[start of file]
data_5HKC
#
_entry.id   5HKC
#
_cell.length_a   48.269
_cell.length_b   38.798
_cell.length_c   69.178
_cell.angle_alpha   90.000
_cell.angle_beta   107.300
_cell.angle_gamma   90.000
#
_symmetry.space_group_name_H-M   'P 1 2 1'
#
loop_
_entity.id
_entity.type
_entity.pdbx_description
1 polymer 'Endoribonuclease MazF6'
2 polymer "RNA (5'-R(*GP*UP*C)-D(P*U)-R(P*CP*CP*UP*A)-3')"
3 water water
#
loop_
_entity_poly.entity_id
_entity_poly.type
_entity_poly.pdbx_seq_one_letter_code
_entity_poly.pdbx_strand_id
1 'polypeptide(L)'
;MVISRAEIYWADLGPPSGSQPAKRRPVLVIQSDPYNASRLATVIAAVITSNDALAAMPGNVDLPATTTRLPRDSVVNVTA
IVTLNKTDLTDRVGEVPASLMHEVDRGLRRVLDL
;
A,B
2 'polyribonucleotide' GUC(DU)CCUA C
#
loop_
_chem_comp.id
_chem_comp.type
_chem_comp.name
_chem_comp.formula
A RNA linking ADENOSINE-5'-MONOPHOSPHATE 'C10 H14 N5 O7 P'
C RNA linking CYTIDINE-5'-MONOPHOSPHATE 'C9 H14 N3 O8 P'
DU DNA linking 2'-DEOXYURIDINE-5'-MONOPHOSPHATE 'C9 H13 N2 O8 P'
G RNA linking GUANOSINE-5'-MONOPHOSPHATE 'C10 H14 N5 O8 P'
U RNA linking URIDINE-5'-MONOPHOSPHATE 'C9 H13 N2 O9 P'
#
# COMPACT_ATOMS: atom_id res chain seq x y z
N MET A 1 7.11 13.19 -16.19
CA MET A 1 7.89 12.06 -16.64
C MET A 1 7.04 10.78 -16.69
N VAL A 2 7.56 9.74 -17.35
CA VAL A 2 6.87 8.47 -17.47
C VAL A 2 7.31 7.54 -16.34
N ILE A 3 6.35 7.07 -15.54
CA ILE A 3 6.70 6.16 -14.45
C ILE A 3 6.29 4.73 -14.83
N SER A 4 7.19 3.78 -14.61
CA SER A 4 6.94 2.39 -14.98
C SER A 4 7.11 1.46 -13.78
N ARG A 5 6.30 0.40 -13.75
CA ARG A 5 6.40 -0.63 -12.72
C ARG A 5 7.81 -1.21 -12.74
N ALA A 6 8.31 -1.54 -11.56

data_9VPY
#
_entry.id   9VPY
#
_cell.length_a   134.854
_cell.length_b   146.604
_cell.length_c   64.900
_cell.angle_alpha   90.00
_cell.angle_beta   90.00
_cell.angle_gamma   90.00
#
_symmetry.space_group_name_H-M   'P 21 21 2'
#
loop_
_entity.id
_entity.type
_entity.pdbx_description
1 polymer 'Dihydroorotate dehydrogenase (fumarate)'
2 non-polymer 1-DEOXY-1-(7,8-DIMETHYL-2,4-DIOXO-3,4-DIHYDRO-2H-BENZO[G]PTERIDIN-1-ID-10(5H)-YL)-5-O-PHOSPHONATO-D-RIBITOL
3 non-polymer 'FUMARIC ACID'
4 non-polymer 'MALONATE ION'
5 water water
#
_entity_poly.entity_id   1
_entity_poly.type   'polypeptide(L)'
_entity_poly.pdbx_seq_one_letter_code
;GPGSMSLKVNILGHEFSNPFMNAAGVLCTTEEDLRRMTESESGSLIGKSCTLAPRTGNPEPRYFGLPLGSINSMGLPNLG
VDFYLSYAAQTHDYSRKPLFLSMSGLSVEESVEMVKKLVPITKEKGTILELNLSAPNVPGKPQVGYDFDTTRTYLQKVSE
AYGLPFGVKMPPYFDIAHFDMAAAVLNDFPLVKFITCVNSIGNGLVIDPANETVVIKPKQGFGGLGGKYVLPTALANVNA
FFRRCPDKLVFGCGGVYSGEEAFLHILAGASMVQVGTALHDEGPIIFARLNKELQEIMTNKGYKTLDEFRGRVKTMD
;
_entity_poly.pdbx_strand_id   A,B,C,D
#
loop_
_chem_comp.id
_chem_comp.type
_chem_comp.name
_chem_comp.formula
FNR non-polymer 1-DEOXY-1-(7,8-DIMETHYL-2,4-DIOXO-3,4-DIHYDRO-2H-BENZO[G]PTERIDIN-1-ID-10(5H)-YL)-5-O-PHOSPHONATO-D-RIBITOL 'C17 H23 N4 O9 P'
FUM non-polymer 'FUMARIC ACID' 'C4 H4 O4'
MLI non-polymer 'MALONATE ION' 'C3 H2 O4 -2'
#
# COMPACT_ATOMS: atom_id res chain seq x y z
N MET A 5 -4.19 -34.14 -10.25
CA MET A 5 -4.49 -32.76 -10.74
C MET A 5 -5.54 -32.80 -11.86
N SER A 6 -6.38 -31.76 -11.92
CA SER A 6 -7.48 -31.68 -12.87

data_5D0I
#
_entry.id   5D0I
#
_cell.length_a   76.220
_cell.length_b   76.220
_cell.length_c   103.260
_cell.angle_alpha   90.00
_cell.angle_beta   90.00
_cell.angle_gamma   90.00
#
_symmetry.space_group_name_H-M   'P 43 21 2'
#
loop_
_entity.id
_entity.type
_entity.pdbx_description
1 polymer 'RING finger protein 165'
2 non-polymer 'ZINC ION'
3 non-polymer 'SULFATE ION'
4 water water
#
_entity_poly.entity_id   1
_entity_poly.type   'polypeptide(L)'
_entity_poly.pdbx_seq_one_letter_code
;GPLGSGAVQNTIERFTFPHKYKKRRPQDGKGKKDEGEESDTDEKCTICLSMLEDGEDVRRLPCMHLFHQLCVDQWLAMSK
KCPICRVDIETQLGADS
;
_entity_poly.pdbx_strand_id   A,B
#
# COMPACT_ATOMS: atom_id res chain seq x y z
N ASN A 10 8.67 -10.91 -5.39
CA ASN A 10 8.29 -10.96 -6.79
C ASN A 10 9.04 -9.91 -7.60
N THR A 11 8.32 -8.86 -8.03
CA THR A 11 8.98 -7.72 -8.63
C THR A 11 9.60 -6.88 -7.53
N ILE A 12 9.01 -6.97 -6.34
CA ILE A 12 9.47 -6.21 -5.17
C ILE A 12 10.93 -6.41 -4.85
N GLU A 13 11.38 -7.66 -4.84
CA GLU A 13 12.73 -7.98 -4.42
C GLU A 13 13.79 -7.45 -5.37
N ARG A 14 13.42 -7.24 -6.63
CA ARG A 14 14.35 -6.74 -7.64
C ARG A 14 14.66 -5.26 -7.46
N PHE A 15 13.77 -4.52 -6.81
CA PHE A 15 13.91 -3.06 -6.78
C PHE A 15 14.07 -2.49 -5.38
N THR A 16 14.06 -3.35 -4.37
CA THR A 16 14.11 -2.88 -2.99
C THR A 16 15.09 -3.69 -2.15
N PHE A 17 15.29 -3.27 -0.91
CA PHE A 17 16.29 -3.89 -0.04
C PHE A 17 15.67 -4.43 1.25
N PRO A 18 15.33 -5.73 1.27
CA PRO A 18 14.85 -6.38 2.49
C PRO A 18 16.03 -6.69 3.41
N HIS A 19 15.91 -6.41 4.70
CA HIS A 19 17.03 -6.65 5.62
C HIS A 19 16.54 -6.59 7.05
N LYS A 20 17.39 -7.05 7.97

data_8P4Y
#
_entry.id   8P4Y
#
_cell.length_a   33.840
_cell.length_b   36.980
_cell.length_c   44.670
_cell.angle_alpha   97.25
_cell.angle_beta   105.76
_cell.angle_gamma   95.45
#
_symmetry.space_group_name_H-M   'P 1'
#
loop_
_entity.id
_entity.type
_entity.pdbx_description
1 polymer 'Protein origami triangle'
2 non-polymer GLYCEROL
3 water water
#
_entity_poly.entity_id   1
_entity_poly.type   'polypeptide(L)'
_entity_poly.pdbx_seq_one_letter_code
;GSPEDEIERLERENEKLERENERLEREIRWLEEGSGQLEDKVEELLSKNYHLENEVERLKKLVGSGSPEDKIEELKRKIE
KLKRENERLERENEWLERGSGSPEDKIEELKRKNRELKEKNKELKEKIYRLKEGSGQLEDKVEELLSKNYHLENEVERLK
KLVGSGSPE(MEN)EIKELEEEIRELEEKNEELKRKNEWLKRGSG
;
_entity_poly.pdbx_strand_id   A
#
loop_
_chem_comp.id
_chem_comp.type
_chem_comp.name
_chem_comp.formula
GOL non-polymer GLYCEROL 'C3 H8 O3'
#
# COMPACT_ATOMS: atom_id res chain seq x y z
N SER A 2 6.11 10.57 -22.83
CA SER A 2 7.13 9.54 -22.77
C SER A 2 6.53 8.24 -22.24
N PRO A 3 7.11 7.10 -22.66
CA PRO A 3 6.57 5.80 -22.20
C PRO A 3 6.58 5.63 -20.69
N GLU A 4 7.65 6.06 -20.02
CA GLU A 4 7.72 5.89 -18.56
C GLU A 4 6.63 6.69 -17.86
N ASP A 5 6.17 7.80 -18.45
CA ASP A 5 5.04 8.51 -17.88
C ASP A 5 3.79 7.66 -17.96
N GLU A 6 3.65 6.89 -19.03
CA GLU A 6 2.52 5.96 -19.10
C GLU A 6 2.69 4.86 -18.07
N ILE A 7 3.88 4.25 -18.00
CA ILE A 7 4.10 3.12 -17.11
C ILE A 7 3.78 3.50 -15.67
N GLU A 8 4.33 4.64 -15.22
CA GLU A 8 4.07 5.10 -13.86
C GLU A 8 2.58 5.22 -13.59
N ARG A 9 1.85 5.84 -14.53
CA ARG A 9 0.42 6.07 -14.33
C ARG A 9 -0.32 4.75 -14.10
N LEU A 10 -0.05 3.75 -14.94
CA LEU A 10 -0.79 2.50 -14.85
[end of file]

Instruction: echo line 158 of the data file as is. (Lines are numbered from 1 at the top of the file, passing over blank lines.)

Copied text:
C PHE A 15 14.07 -2.49 -5.38